Last week’s post highlighted encouraging initiatives in several states to implement a single payer system within a single state.
This was always a daunting challenge even before health reform. The Patient Protection and Affordable Care Act has raised the bar even higher.
ERISA and its preemption
Before PPACA a legal hurdle called the ERISA preemption severely hamstrung state health reform efforts. For those of us in the employee benefits profession, ERISA, including its preemption clause, is our bible or at least our Deuteronomy.
ERISA was passed by Congress in 1974 to regulate employee benefit plans. The preemption clause precludes states from regulating employee benefit plans. There were two exceptions to that preemption and both are instructive.
Insurance and not insurance
Under the McCarran Ferguson Act of 1945 states have the authority to regulate insurance plans. Under ERISA states still retain the right to regulate insured health plans.
After the law was passed, Congress figured out that the state of Hawaii had already established a law requiring employers to provide health insurance to their employees. I guess news travels slowly from Hawaii. Congress passed the first of many subsequent amendments to ERISA making an exception to the general preemption for Hawaii.
One reason for the preemption clause was the belief that Congress would tackle national health care reform soon and they wanted to protect that right at the national level, a theme that would reappear in PPACA.
The consequence of allowing states to only regulate “insured” health plans was the movement by many larger employers to “self-insured” plans. By taking on the risk of health insurance themselves, employers escaped the mandates imposed by state insurance departments. Companies operated in multiple states could establish uniform benefit designs for all of their employees. At least one source estimates about 43% or 53 million people with health care coverage are regulated by ERISA and not by state insurance departments.
When Congress exempted Hawaii from the preemption clause they only exempted the Hawaii law as it existed in 1974. Employers have since discovered the loopholes in Hawaii law for part time employees and contract employees. Now, even though Hawaii has always had the lowest rate of uninsured in the country, that number is increasing as more and more employers exploit that loophole.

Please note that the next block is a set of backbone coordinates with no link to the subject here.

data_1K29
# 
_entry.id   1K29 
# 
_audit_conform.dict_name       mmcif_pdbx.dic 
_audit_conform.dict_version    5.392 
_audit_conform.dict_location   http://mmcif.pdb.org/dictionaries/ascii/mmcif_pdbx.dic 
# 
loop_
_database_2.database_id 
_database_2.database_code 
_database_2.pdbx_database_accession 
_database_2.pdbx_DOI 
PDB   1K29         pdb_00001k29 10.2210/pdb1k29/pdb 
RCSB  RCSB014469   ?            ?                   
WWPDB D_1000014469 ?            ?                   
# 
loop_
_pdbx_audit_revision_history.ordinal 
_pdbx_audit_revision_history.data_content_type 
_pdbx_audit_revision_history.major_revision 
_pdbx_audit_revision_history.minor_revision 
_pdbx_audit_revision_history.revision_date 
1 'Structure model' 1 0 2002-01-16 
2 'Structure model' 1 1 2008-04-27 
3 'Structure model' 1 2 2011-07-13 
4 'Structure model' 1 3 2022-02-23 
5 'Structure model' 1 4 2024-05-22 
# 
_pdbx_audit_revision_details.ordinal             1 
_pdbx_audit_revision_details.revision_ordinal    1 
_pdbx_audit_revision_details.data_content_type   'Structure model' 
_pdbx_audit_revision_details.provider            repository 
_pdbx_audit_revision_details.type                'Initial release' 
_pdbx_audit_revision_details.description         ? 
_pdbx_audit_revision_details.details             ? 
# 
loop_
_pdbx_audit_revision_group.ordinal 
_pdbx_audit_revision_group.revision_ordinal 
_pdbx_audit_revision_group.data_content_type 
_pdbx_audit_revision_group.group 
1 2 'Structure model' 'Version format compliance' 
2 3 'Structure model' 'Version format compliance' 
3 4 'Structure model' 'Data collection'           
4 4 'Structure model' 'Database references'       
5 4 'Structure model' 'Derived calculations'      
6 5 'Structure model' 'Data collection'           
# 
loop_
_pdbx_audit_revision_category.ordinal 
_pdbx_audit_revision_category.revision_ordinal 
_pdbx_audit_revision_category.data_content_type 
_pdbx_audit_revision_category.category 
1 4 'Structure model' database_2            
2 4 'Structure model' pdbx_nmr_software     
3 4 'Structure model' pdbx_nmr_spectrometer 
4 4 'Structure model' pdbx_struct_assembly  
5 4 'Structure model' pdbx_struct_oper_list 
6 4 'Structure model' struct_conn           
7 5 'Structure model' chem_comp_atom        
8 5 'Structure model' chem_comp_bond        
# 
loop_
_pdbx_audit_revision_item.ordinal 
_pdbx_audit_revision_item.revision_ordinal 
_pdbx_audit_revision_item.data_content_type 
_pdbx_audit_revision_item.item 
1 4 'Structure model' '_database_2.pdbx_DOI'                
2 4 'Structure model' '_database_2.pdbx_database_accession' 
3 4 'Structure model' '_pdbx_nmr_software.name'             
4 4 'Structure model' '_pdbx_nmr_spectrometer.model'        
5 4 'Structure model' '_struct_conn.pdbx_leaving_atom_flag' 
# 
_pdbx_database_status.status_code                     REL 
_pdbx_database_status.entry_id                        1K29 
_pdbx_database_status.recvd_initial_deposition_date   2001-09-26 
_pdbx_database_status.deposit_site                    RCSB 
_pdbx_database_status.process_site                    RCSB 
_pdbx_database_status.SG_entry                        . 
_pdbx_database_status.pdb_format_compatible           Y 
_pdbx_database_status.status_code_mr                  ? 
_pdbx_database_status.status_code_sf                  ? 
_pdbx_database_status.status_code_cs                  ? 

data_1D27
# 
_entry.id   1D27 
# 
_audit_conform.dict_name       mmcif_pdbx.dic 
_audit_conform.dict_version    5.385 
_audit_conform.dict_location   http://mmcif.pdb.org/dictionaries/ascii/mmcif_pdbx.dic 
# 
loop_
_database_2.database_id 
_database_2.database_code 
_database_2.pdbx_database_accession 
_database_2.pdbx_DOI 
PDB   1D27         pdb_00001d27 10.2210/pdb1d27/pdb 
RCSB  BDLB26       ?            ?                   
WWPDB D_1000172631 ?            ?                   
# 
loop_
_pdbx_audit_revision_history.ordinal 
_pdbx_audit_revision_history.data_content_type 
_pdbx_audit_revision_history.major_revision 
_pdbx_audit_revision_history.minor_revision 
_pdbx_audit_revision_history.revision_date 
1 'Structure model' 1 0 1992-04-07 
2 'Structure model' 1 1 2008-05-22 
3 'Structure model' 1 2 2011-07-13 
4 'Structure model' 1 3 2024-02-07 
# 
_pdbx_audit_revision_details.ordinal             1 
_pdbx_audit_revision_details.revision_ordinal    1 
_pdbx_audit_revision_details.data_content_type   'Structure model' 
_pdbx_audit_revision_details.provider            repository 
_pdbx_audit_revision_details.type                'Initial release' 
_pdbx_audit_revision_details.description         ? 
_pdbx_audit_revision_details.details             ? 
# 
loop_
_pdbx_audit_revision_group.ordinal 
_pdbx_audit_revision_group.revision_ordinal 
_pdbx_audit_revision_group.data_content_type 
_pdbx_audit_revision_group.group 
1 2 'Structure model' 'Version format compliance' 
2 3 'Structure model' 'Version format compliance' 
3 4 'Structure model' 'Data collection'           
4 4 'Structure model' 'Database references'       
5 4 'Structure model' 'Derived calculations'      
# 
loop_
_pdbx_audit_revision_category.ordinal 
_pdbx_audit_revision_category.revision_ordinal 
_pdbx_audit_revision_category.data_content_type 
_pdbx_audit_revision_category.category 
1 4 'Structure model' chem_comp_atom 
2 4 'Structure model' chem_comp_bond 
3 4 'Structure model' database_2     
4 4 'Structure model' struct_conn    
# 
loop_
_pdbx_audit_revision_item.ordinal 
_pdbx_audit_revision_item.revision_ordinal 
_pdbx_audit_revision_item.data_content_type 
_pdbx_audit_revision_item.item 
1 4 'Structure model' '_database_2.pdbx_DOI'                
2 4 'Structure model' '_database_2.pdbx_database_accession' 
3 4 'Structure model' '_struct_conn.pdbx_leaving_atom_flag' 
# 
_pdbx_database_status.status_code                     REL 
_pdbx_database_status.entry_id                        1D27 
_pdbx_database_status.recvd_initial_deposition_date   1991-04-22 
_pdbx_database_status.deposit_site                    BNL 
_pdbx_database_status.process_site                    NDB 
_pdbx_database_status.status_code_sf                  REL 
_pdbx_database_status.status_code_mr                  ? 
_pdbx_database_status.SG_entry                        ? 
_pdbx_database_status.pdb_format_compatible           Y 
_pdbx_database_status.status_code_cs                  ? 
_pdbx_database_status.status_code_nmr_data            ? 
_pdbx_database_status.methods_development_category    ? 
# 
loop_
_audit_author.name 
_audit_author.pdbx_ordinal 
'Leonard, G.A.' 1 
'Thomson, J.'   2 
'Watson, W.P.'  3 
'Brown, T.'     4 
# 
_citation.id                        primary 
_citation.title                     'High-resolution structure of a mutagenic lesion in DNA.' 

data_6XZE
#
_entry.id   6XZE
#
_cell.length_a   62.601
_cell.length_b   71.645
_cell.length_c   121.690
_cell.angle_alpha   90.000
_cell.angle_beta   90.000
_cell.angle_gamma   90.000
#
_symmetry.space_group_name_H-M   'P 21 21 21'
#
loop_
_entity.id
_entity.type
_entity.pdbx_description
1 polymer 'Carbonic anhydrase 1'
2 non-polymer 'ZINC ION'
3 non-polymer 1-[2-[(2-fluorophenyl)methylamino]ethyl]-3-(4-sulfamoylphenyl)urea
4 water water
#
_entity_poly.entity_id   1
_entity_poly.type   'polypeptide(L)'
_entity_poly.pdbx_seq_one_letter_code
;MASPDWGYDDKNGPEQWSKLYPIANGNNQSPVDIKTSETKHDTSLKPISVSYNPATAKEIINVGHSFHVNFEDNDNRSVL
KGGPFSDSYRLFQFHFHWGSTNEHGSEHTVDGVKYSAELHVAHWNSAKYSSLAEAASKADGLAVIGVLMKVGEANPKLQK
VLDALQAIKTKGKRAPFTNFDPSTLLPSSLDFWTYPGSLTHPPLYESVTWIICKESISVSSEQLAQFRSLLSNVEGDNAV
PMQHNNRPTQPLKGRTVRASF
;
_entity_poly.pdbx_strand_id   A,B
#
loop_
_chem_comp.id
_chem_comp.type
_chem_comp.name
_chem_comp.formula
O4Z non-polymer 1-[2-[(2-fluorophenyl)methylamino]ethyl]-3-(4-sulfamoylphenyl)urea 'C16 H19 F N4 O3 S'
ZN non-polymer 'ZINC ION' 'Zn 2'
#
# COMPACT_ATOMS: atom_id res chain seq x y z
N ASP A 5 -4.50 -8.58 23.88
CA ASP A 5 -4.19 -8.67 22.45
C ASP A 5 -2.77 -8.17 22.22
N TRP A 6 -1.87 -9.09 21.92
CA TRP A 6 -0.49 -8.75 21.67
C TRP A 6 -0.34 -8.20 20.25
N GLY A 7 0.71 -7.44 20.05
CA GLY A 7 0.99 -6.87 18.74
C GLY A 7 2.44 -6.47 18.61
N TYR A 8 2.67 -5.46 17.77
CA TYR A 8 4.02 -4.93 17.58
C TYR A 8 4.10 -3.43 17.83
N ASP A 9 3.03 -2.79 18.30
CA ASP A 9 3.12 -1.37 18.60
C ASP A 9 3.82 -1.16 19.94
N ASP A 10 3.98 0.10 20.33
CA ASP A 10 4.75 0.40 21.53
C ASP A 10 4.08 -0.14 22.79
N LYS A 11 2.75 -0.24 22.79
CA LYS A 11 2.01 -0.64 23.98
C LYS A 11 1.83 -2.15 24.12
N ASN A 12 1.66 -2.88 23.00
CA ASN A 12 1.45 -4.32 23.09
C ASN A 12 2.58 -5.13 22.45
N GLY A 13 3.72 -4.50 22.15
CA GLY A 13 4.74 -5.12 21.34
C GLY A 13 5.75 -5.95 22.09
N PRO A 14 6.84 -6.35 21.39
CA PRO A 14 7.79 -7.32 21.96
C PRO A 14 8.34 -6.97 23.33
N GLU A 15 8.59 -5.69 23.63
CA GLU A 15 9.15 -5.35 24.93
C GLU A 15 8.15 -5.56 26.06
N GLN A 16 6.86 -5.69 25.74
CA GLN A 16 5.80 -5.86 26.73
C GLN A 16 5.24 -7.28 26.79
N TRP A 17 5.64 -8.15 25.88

The ERISA preemption prevents efforts by state to expand coverage by requiring employers to offer health insurance. Instead they are confined to a hodgepodge of confusing and complicated programs to expand state Medicaid insurance programs or offer subsidies to small employers.
Obama blocks states?
The PPACA does not make it easier for state single payer advocates. The Obama Administration vigorously opposed bipartisan efforts in the House Education and Labor Committee to give states more latitude as laboratories for reform.
Photo Credit: Maui-Tropica
Is health care reform dead? Doubtful? What will it look like? Not nearly enough.
So I want to get a head start on the next round.
Because whatever happens in this round, round 2 cannot come soon enough. It is unrealistic to expect health care reform to be a once and done proposition. The Model T was not invented with 4 wheel anti-lock disk brakes or fuel injection.
So over the next few weeks, I would like to take a look at some of the issues that will still remain even after health care reform legislation is passed.
But first let’s give some thought to what we want from our health care system.
The next time you hear a Republican or a teabagger complain that President Obama is moving the United States closer to "fascism and socialism" (despite the two philosophies being ideologically opposite of one another), remember this: some of these same people are taking thousands of dollars in a form of "socialism" that we usually don’t think about: farm subsidies.
For those not in the know, farm subsidies are when the government pays farmers and businesses in the agricultural field to (a) supplement income, (b) manage commodity supply, and (c) influence commodity cost.
Here’s the dirty little secret: some politicians, mostly Republicans but also a few Democrats, figured out how to make tons of money off of this "socialism for the wealthy." It also comes as no coincidence that most of these particular politicians come from largely rural states.